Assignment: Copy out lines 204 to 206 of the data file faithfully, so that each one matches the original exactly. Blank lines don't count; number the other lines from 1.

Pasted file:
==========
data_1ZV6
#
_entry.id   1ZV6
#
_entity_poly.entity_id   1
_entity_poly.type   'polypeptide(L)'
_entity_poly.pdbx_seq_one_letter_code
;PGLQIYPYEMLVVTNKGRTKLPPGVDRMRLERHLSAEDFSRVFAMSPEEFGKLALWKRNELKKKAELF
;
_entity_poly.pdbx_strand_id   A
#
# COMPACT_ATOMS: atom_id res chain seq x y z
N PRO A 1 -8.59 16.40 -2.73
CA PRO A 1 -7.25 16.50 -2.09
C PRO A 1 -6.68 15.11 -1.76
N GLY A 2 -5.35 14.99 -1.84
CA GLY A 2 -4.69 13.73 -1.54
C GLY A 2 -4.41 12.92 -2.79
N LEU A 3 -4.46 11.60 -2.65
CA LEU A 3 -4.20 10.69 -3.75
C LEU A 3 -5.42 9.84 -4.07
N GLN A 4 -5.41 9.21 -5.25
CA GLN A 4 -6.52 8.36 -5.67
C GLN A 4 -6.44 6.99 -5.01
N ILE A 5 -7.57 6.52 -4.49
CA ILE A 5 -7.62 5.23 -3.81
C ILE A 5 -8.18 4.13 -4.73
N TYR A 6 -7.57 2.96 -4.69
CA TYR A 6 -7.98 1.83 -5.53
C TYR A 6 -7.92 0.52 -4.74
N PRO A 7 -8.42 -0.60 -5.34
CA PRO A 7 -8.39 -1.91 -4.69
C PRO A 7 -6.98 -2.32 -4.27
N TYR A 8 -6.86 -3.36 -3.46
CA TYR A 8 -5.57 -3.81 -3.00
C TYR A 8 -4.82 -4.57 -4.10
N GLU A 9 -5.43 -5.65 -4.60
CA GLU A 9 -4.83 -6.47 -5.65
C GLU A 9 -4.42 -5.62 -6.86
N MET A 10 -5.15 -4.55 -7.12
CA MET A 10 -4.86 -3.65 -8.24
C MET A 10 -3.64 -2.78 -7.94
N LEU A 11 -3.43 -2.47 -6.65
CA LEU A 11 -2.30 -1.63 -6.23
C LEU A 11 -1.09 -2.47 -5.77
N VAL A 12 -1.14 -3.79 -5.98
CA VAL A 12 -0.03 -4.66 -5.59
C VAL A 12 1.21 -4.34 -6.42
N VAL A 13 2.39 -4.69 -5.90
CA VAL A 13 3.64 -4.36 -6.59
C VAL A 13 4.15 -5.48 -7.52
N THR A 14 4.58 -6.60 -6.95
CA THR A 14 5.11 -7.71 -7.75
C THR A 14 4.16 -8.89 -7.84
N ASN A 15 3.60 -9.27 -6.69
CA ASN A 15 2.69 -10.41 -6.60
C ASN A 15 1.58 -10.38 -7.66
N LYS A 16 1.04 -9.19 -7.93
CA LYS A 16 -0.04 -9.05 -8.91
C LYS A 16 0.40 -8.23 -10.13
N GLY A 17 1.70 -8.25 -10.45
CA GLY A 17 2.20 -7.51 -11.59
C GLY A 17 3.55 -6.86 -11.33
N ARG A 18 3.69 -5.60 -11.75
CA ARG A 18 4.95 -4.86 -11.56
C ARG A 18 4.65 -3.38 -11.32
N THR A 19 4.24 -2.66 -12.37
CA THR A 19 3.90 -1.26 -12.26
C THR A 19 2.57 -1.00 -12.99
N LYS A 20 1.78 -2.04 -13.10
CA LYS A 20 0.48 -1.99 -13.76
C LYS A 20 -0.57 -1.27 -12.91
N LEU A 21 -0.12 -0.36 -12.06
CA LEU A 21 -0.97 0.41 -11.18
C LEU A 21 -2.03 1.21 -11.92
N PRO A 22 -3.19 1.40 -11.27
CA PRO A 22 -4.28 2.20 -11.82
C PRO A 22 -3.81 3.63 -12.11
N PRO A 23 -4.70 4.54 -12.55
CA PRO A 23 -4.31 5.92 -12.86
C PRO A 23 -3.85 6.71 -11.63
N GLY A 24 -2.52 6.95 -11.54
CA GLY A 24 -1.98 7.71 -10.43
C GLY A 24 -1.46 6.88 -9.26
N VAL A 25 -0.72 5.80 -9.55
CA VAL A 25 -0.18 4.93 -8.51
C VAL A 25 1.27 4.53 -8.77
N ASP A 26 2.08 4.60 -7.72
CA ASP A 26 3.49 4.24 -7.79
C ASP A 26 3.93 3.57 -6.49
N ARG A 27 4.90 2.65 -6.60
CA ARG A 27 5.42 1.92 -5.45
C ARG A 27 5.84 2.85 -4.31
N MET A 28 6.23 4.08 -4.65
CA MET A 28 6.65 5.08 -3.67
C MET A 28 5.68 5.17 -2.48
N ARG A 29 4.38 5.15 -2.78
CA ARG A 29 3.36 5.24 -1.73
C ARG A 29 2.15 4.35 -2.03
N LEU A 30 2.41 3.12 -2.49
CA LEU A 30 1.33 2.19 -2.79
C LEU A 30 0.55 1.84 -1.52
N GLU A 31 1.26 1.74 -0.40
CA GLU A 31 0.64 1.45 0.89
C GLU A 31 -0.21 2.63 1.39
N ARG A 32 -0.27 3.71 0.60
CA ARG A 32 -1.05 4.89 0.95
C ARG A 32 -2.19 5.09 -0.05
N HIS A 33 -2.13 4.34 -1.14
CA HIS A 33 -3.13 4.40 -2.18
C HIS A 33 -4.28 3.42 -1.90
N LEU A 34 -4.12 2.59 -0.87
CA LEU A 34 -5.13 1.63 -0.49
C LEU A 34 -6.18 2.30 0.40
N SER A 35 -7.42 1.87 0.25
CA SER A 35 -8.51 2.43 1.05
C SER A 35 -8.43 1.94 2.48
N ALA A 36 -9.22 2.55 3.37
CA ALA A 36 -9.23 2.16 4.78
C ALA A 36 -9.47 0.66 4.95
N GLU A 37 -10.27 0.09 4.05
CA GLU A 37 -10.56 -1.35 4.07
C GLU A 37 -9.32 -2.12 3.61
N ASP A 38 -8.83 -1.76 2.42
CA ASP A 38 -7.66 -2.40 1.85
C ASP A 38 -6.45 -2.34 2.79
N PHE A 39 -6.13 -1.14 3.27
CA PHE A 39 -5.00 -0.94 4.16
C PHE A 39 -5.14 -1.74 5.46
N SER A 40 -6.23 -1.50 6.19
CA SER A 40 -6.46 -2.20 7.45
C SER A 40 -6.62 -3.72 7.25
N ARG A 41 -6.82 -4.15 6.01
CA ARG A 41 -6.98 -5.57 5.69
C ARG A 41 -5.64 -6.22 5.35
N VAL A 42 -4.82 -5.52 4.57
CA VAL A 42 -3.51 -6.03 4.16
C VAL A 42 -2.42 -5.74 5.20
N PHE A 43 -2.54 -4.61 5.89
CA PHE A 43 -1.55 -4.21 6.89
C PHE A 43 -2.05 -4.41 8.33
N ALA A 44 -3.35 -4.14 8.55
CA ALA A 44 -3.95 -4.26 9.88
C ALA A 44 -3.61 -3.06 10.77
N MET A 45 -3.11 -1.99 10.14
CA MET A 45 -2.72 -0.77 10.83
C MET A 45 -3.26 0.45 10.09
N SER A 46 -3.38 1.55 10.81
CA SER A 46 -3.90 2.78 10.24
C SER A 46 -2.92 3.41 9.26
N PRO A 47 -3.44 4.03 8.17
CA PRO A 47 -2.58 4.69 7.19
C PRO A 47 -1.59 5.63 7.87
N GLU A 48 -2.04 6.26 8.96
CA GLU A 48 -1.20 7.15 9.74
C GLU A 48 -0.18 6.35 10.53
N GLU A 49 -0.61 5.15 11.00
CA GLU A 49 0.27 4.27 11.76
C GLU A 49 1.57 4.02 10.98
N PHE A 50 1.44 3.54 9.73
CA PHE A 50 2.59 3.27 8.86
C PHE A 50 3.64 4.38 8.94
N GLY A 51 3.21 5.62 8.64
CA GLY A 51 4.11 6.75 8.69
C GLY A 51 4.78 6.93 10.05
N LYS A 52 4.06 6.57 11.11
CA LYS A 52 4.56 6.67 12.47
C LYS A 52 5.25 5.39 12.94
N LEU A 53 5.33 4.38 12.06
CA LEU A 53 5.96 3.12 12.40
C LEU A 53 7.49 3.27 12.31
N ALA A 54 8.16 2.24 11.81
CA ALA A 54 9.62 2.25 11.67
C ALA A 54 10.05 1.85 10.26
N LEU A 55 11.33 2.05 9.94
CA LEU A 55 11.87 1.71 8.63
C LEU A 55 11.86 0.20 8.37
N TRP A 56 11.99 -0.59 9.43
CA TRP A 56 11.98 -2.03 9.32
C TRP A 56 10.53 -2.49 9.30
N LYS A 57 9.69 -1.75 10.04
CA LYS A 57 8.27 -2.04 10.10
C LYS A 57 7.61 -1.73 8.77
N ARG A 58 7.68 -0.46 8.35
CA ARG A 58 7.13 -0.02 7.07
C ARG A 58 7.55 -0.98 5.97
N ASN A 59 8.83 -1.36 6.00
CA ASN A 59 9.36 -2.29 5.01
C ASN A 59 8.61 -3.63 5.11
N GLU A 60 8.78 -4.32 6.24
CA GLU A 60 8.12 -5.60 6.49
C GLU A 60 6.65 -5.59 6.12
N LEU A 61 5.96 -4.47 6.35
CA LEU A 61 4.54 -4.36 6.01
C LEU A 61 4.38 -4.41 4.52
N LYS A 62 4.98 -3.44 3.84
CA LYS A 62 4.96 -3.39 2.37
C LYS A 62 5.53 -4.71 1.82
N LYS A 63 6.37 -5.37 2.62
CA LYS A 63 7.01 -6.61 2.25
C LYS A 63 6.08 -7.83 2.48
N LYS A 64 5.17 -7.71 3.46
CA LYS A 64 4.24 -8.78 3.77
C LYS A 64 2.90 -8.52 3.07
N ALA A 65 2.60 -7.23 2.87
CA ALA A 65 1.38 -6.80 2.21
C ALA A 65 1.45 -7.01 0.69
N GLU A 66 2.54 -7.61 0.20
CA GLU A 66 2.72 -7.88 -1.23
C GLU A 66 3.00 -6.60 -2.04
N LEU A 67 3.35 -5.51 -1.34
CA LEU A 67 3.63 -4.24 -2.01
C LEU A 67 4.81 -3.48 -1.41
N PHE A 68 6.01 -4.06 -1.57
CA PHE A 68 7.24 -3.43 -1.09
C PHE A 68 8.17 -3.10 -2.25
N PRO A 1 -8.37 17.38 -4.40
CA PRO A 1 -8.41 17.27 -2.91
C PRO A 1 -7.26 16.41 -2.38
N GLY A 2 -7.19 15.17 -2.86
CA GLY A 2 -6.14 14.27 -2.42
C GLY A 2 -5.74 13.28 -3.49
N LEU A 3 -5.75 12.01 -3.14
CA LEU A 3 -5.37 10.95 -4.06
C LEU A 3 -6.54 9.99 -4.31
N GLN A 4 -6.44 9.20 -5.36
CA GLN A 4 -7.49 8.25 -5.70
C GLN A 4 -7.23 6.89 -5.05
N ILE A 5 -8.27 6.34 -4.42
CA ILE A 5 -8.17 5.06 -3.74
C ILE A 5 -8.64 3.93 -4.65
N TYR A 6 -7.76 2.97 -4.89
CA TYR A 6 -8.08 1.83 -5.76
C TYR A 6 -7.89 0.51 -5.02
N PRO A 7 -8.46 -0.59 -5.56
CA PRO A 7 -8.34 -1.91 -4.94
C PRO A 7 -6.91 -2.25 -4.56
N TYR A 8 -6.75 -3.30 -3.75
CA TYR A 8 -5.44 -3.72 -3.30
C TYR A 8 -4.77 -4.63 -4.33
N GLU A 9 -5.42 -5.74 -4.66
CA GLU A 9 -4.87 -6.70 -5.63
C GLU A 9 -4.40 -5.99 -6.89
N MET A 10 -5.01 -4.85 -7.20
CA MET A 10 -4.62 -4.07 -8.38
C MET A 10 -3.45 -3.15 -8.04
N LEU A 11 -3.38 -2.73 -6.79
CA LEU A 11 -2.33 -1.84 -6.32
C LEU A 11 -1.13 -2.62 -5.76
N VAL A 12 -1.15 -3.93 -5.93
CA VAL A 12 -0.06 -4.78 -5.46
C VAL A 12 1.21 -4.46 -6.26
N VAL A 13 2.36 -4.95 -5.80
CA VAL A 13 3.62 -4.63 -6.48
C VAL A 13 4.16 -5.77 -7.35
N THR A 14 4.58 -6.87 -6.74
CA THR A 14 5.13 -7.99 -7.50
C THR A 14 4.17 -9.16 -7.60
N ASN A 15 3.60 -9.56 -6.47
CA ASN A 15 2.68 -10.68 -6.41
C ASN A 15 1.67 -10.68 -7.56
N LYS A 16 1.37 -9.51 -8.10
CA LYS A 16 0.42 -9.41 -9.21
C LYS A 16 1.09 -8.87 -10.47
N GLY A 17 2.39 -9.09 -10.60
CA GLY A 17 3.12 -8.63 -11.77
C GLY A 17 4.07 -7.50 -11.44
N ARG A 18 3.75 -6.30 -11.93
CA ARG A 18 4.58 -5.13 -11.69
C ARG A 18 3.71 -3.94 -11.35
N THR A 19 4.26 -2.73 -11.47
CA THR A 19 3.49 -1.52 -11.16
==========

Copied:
C LYS A 64 2.90 -8.52 3.07
N ALA A 65 2.60 -7.23 2.87
CA ALA A 65 1.38 -6.80 2.21